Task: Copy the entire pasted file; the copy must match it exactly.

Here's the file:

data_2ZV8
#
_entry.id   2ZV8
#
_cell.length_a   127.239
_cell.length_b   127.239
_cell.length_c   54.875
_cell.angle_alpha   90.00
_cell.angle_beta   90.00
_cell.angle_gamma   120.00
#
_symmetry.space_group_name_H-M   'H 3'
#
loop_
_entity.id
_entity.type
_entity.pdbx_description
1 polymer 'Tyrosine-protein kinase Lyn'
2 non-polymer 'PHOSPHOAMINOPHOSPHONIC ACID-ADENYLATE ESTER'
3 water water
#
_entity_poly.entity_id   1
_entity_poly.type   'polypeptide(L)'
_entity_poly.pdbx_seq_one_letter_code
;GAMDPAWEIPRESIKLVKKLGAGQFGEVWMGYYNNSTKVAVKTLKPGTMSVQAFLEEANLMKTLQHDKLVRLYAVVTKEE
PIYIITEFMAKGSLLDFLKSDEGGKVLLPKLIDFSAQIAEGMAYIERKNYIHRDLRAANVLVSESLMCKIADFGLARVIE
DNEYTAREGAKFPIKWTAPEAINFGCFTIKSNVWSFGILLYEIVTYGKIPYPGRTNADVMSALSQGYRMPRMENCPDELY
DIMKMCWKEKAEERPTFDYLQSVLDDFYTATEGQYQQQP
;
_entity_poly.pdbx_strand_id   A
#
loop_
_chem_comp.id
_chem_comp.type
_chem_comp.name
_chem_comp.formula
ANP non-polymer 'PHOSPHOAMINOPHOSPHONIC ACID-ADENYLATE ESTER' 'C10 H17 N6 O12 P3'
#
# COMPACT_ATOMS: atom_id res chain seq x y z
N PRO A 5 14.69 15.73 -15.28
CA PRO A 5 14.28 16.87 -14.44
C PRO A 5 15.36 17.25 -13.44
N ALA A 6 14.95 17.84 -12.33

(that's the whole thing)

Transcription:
data_2ZV8
#
_entry.id   2ZV8
#
_cell.length_a   127.239
_cell.length_b   127.239
_cell.length_c   54.875
_cell.angle_alpha   90.00
_cell.angle_beta   90.00
_cell.angle_gamma   120.00
#
_symmetry.space_group_name_H-M   'H 3'
#
loop_
_entity.id
_entity.type
_entity.pdbx_description
1 polymer 'Tyrosine-protein kinase Lyn'
2 non-polymer 'PHOSPHOAMINOPHOSPHONIC ACID-ADENYLATE ESTER'
3 water water
#
_entity_poly.entity_id   1
_entity_poly.type   'polypeptide(L)'
_entity_poly.pdbx_seq_one_letter_code
;GAMDPAWEIPRESIKLVKKLGAGQFGEVWMGYYNNSTKVAVKTLKPGTMSVQAFLEEANLMKTLQHDKLVRLYAVVTKEE
PIYIITEFMAKGSLLDFLKSDEGGKVLLPKLIDFSAQIAEGMAYIERKNYIHRDLRAANVLVSESLMCKIADFGLARVIE
DNEYTAREGAKFPIKWTAPEAINFGCFTIKSNVWSFGILLYEIVTYGKIPYPGRTNADVMSALSQGYRMPRMENCPDELY
DIMKMCWKEKAEERPTFDYLQSVLDDFYTATEGQYQQQP
;
_entity_poly.pdbx_strand_id   A
#
loop_
_chem_comp.id
_chem_comp.type
_chem_comp.name
_chem_comp.formula
ANP non-polymer 'PHOSPHOAMINOPHOSPHONIC ACID-ADENYLATE ESTER' 'C10 H17 N6 O12 P3'
#
# COMPACT_ATOMS: atom_id res chain seq x y z
N PRO A 5 14.69 15.73 -15.28
CA PRO A 5 14.28 16.87 -14.44
C PRO A 5 15.36 17.25 -13.44
N ALA A 6 14.95 17.84 -12.33